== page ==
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WHAT ARE VARICOSE VEINS, AND SHOULD I BE WORRIED ABOUT THEM?

Varicose veins are most commonly found on the legs and feet. They are usually blue or purple and can be swollen. Varicose veins can cause a heavy, achy or uncomfortable feeling in the legs and make feet and ankles look puffy. Some people experience a burning or throbbing sensation, or a sensation of cramping in their legs. Veins can also itch and lead to skin dryness in the affected area.1

Some people find their symptoms are worse during hot weather, or if they have to stand for a long time. Exercise, or resting with the feet and legs elevated, can help to relieve symptoms.1

WHAT CAUSES VARICOSE VEINS?

They are caused when little valves inside the veins stop working properly. In a healthy vein, blood is pumped to the heart and the valves stop blood flowing backwards into the vein. If the valves become damaged, blood collects in the vein, causing it to bulge.1

WHO GETS VARICOSE VEINS?

As you get older, you are more likely to have varicose veins if you are female, you have a family member who has had them, you are overweight, you have had a job that involves standing for long periods of time, or you have been pregnant.1

ARE VARICOSE VEINS SERIOUS?

The valve damage that causes varicose veins can develop into a more serious condition called chronic venous insufficiency. Untreated, this can lead to ulcers (painful sores on the skin), which can limit mobility and have a negative impact on quality of life.2

CAN VARICOSE VEINS BE TREATED?

Yes they can. There are several ways to treat varicose veins. As well as exercising and raising the feet, the first line of treatment is generally compression stockings. However, if you they continue to be troublesome, varicose veins can be treated with:1, 3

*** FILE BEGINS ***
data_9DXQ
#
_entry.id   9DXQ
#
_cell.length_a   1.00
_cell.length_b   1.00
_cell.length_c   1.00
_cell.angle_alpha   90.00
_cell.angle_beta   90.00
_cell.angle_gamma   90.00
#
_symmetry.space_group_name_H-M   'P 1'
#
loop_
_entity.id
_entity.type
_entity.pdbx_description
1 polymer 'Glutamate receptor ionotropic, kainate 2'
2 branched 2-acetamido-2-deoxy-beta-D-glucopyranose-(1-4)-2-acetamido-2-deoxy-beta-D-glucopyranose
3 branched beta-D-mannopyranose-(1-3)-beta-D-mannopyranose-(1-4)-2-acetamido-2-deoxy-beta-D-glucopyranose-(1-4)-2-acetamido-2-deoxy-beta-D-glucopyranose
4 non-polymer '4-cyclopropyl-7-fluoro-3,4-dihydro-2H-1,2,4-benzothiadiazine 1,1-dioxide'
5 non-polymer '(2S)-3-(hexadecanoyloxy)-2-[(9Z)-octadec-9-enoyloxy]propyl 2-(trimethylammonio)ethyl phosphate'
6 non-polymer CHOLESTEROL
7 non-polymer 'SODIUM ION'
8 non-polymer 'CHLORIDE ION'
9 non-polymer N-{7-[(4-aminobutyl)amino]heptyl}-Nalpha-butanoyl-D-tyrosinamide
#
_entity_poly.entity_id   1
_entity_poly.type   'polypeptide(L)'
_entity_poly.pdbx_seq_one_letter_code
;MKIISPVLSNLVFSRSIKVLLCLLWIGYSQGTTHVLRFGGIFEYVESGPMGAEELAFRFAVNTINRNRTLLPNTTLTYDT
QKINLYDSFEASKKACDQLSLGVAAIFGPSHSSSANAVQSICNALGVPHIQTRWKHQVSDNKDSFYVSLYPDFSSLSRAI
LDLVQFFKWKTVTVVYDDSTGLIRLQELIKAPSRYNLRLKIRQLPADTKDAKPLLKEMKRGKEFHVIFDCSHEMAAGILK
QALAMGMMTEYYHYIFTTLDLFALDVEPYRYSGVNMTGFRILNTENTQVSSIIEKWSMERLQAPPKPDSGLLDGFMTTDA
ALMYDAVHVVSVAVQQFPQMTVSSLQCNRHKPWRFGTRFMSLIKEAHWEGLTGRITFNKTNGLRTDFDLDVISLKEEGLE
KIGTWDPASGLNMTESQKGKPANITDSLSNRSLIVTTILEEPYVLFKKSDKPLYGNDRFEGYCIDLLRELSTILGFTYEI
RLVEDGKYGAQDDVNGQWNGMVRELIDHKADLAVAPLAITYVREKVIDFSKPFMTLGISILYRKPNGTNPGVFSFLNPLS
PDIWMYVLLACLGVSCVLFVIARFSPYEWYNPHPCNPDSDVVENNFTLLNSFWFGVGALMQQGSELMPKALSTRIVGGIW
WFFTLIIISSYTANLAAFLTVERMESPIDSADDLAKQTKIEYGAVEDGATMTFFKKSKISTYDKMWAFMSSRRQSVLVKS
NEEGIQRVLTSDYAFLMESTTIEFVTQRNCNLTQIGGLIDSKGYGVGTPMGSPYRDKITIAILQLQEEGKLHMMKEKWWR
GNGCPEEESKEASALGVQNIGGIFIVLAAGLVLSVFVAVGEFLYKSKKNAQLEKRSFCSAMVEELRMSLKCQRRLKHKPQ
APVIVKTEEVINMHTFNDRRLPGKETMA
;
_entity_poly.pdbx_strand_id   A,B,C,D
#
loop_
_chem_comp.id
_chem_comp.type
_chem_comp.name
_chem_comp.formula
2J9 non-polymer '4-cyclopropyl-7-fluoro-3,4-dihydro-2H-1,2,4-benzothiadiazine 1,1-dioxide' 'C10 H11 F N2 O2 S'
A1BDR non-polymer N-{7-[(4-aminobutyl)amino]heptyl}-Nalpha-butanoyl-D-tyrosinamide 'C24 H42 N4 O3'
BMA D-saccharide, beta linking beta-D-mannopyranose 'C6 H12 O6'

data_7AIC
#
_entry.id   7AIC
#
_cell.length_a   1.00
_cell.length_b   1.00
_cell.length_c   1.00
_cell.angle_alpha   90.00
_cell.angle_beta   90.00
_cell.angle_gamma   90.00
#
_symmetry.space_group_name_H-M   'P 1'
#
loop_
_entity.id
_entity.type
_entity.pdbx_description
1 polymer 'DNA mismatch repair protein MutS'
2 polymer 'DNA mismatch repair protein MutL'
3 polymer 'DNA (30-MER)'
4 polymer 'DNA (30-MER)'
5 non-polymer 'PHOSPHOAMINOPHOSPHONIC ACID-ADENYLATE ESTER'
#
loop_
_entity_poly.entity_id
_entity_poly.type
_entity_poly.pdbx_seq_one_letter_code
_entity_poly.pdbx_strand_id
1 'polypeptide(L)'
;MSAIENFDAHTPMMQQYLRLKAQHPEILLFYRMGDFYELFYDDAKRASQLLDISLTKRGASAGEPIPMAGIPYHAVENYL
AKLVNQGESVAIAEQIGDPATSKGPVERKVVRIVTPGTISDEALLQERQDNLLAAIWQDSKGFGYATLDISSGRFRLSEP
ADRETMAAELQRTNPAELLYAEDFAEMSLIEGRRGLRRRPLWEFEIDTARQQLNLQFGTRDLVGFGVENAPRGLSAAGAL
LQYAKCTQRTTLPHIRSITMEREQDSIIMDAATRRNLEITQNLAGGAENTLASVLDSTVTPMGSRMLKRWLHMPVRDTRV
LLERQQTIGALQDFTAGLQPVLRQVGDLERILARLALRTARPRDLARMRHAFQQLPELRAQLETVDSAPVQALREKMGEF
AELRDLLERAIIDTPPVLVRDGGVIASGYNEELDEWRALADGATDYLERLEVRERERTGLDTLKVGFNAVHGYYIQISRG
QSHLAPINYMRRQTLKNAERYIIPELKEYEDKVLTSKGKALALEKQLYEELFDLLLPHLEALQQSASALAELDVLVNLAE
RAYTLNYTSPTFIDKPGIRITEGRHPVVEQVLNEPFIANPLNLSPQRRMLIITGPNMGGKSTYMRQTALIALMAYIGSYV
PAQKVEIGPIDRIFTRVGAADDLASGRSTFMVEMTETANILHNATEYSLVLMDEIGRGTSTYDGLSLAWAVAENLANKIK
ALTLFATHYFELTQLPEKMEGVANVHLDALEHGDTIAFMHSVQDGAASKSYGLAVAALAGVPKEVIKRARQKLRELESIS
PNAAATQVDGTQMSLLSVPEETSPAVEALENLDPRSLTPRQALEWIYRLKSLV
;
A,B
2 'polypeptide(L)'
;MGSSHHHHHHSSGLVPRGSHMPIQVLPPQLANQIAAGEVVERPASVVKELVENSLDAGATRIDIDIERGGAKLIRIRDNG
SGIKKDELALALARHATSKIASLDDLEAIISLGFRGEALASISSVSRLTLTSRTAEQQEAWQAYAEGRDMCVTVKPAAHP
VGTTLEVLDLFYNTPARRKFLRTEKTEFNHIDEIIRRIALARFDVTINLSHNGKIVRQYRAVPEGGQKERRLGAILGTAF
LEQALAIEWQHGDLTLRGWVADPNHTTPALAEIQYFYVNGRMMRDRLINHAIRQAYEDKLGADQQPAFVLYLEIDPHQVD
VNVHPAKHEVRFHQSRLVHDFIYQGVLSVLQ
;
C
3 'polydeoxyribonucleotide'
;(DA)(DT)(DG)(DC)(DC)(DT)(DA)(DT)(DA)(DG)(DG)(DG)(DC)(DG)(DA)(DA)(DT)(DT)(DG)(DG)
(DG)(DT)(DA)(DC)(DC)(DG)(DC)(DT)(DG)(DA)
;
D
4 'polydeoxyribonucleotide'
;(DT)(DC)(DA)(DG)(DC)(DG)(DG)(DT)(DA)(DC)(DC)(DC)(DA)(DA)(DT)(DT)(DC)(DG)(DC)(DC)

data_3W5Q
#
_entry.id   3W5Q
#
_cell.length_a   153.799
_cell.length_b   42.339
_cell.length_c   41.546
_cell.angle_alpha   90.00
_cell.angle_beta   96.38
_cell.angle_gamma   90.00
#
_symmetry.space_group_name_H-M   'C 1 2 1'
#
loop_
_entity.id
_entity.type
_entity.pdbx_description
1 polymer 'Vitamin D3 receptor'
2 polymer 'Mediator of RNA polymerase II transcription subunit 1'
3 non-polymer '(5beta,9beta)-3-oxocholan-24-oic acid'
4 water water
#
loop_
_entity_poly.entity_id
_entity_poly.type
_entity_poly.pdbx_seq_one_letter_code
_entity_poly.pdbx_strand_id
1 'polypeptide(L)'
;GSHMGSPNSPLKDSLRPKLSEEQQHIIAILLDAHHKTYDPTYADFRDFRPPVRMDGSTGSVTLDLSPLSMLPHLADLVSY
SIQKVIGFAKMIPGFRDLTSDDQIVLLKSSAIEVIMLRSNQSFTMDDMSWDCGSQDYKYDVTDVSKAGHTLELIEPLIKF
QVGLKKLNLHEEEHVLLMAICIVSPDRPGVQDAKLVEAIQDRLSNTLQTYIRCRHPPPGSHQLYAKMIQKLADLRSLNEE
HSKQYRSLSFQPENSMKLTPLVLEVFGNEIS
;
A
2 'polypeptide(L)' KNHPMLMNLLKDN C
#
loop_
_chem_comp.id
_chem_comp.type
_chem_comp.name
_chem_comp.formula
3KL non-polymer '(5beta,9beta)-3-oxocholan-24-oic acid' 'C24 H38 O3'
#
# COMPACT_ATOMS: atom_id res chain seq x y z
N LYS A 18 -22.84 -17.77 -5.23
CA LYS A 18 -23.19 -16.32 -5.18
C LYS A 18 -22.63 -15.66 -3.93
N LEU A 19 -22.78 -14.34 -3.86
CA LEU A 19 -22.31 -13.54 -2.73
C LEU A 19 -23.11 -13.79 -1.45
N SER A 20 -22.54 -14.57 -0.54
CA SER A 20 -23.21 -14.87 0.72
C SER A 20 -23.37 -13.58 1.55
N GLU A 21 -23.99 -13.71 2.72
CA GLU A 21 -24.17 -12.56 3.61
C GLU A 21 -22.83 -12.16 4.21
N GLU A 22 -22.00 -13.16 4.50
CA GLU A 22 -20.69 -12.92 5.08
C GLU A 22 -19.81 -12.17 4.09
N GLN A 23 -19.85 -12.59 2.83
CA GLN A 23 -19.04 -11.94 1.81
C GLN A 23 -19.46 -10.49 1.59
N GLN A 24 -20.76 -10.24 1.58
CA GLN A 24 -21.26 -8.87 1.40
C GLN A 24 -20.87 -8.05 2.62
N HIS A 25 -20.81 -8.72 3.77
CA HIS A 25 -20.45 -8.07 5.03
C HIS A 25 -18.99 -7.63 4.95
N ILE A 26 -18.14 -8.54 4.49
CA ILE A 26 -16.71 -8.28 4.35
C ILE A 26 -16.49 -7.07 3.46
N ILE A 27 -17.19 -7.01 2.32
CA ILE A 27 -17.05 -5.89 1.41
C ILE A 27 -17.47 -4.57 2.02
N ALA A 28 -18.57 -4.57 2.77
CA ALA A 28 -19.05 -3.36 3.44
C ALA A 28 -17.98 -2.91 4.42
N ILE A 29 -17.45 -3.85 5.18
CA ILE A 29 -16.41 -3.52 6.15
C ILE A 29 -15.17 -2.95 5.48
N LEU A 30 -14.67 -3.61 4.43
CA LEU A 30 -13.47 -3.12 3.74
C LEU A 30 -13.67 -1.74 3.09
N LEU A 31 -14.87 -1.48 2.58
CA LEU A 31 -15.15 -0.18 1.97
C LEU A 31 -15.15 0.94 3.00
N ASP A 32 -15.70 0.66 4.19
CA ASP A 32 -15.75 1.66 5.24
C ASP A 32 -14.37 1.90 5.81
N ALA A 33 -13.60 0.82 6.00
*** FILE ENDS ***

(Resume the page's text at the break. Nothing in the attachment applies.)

• Heat to seal the affected veins (using radiofrequency energy or a laser);
  • A special foam to close the veins;
  • Cyanoacrylate glue ablation procedure.

Alternatively, the affected veins can be removed.1

Read more on varicose veins and how they can be treated

Sources

1

NHS: Varicose veins. Available at: https://www.nhs.uk/conditions/Varicose-veins/ Accessed November 2020;

2

Venous Reflux Disease: What are Venous Leg Ulcers? Available at: https://www.medtronic.com/us-en/patients/conditions/venous-reflux-disease/venous-leg-ulcers.html Accessed November 2020;

3

Varicose veins: The condition, current treatments and procedure. Available at: https://www.nice.org.uk/guidance/ipg670/chapter/2-The-condition-current-treatments-and-procedure Accessed November 2020.

DURING COVID-19, DO NOT IGNORE CHRONIC VENOUS INSUFFICIENCY (CVI) SYMPTOMS

IF YOU ARE EXPERIENCING SYMPTOMS, ASK YOUR DOCTOR ABOUT CVI SCREENING!

EARLIER TREATMENT LEADS TO BETTER OUTCOMES

A recent study showed that patients who received early vein closure treatment along with compression stocking therapy for venous leg ulcers experienced:
 
  • Significantly shorter time to healing;
  • Extended time free from ulcers.